"Think what?" He wanted to hear it from her. It was easier than voicing something he wasn't quite sure about himself. Especially since he hadn't talked to Stacy in what seemed like years.
"If it wasn't for Troy, I could almost wish I had never moved to Virginia. Everything is so different, and I'm starting to think that Stacy not being here, my not knowing every part of her life is more than just a symptom."
"Yeah, well, never thought you'd be best buds with Gretchen, of all people. I mean, come on, Di, when did that Tammy Fae wannabe turn into a good friend?"
"She's not that bad." Dinah chuckled and leaned over a little to rest her head against his shoulder as they strolled through the snowy dark quiet. "Especially since she cut down the makeup by about ten pounds a week."
"Ouch. Don't let her hear you say that. She might start using a trowel again."
"Especially since you're home. If she hadn't been so silent on the topic of you in the last year, I'd think the only reason she's being so helpful is to get in good with you."
          "That twit could never get in good with me. Not even if she joined a convent and gave Mother Theresa a run for her money." Drake frowned, hearing a faint echo of the sour, sharp tone of his voice.

Sunday, November 9, 2014


In between discussing the computer classes Stacy taught at the Mission, the plans for finally renovating one of the rooms there into a coffee house, and expanded hours for the childcare offerings, they finally teased an answer out of Rene to explain the presence of the baby shower catalogs. Hannah and Xander had only been married since November, but Hannah had been feeling odd too many mornings in a row for it to be simply a bout with the flu. Especially when she was full of energy and rosy-cheeked only an hour or so later. It was too soon to tell yet, and Rene hadn't managed to tease a confession or hint out of her former roommate, but she dearly hoped Hannah was pregnant.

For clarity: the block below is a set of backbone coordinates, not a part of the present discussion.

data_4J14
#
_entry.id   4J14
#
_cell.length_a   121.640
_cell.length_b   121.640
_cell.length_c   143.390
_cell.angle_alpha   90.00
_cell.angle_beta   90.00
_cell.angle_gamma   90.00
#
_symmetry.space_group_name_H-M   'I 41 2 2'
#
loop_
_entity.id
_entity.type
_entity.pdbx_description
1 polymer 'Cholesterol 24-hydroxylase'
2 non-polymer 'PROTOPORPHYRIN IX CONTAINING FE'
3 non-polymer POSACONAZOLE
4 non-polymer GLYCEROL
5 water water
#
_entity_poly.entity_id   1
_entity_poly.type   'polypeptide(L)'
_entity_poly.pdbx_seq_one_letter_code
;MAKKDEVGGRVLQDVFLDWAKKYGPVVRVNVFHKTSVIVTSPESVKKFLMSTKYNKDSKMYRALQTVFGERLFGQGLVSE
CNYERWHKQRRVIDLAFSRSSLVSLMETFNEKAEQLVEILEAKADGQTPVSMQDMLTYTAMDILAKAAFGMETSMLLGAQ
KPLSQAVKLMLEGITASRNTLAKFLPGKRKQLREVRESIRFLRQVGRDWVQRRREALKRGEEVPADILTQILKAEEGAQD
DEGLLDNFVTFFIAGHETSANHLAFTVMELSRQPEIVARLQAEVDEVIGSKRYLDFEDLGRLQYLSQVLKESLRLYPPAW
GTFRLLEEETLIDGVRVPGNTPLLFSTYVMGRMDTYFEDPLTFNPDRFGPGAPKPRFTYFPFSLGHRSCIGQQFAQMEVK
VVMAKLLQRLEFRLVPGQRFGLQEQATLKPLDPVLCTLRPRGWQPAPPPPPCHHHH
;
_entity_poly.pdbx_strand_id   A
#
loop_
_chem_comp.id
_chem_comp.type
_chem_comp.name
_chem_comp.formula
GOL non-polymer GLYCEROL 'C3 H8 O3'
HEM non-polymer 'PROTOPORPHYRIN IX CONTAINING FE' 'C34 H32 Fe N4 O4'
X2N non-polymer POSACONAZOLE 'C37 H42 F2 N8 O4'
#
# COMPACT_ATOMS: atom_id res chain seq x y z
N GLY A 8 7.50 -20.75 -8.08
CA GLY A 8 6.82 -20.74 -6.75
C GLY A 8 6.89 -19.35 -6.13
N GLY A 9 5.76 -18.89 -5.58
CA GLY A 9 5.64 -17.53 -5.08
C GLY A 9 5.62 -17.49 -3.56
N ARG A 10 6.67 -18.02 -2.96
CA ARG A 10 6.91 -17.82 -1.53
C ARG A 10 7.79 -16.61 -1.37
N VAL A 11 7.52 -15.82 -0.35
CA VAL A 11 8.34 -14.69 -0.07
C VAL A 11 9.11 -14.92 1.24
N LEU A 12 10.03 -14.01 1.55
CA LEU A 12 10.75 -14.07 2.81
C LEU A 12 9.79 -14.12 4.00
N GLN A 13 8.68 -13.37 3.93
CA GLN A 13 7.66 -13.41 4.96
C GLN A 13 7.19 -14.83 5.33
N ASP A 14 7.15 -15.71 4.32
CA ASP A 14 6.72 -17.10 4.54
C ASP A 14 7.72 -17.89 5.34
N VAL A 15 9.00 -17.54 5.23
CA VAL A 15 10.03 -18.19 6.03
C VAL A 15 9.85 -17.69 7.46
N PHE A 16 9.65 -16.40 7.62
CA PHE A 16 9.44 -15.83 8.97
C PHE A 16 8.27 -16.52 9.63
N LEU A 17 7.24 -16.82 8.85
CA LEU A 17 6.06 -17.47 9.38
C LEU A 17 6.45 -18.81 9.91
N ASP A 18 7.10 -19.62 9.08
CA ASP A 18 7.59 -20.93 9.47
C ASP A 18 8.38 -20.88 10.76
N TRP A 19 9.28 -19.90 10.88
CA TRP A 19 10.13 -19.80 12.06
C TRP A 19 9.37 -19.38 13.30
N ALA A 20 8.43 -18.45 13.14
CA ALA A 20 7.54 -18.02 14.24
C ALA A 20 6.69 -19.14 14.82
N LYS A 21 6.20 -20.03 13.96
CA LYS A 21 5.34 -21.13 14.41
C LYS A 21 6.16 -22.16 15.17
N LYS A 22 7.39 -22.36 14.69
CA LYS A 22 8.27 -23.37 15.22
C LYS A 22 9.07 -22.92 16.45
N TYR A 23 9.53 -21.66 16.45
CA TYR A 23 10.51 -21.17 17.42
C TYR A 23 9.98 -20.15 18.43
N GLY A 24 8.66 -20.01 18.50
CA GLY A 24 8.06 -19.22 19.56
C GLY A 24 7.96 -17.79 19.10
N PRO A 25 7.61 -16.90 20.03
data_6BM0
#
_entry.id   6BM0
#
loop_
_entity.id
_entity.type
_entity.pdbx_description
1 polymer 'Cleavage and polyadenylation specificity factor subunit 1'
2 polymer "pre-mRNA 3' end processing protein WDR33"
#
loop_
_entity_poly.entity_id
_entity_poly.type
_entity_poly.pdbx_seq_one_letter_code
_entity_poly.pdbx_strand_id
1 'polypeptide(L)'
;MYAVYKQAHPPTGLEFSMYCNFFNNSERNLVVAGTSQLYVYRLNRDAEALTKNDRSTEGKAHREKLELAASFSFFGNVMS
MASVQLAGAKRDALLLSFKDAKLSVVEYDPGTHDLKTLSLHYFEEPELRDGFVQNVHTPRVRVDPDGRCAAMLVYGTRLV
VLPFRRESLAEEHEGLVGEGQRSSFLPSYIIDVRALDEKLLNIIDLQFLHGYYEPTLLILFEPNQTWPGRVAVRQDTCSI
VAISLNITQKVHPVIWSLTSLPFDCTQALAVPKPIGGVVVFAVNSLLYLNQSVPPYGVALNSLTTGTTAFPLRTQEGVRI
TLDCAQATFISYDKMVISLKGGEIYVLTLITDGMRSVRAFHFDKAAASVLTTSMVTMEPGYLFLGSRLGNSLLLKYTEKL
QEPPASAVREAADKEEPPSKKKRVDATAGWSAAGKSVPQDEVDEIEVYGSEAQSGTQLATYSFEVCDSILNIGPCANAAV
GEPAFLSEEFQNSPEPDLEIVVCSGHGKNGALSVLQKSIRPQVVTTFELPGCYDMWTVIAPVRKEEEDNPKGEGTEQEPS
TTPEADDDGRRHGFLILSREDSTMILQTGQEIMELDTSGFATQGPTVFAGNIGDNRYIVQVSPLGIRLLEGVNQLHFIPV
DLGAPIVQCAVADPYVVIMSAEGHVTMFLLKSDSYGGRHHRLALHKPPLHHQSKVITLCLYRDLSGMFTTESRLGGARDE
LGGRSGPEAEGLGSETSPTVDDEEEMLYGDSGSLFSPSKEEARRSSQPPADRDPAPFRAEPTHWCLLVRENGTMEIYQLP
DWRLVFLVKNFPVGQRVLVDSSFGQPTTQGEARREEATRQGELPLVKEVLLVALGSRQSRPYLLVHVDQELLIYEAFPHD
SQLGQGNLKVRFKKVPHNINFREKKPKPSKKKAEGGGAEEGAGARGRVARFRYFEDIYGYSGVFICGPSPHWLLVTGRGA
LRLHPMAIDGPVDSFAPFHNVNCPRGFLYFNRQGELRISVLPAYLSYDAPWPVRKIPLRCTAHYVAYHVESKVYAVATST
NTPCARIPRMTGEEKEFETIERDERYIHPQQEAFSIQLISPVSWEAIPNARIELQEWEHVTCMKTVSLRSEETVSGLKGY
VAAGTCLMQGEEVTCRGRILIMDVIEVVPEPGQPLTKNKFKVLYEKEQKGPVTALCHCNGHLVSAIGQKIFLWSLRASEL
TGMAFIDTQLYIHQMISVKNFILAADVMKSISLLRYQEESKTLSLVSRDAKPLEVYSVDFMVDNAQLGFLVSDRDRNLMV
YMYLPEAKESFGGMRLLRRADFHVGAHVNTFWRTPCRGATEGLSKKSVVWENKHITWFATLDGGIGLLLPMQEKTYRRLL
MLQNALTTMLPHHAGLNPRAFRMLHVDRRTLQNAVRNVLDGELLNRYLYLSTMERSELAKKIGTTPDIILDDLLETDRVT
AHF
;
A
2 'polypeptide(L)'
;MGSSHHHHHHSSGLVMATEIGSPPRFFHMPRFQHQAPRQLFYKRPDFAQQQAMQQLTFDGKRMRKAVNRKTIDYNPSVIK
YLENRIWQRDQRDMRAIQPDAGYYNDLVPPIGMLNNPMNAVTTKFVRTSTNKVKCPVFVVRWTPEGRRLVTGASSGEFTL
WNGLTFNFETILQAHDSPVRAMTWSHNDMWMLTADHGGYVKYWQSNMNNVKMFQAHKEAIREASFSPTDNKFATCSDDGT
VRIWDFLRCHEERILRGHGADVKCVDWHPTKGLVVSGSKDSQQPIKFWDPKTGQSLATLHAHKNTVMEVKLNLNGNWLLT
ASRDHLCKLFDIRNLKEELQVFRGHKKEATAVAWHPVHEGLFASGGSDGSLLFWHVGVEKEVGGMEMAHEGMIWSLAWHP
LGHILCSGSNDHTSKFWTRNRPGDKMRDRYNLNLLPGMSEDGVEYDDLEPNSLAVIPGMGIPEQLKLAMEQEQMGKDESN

"Isn't it kind of soon? I mean, sure, I've heard about lots of babies born exactly nine months after the wedding night, but..." Stacy shrugged. "If it were me, I'd want to wait a year or two, just to get used to being married."
"Sounds like you've given it a lot of thought," Bekka said with a smirk.
"And you haven't?" Rene challenged. "Fess up -- what have you and Shane decided? How soon can we start planning a baby shower for you two?"
"Well, we did discuss getting a sidecar for his bike -- if we ever needed one." Her cheeks darkened and her hand shook a little bit as she spooned up another helping of the broccoli slaw, belying the casual shrug and tone of her voice. "But yeah, we're thinking we want to enjoy just being a couple before we add on a baby and all that gear and responsibility. I mean, can you see me as a mother?"
"The question," Rene said softly, "is if you can see yourself as a mother. I think Shane would be an incredible father. He's so sweet and wise and thoughtful. A little girl would have him wrapped around her pinky before she could even sit up."
"Yeah," Bekka whispered, eyes glistening before they went dreamy and distant. "I know."
To have a baby, Stacy thought with bitterness that shocked her, she would need to have a father for that baby, first. Despite letting friends at church and work set her up on blind dates, no one who made her want a second try. She had never even considered asking a guy out when the Singles group at church had Sadie Hawkins parties.
Straighten up, you nit, she silently scolded herself. Just because everyone else is getting married, that doesn't mean you should, or that you even need to.
              The funny thing was, a fragment of last night's dreams flashed into her mind. She had seen herself walking down the aisle at Dinah's wedding, and Drake stepped up when she reached the end of the aisle and offered his arm. She had felt blissfully happy when she looped her arm through his. And when she looked down at her dress, she couldn't tell if it was the dark sapphire tea-length skirts of the bridesmaids dress she and Dinah had chosen when they were twelve years old... or if it was a white satin sheath trimmed in silver lace, with silver lace slippers -- which she had seen in a bridal magazine just a month or so ago.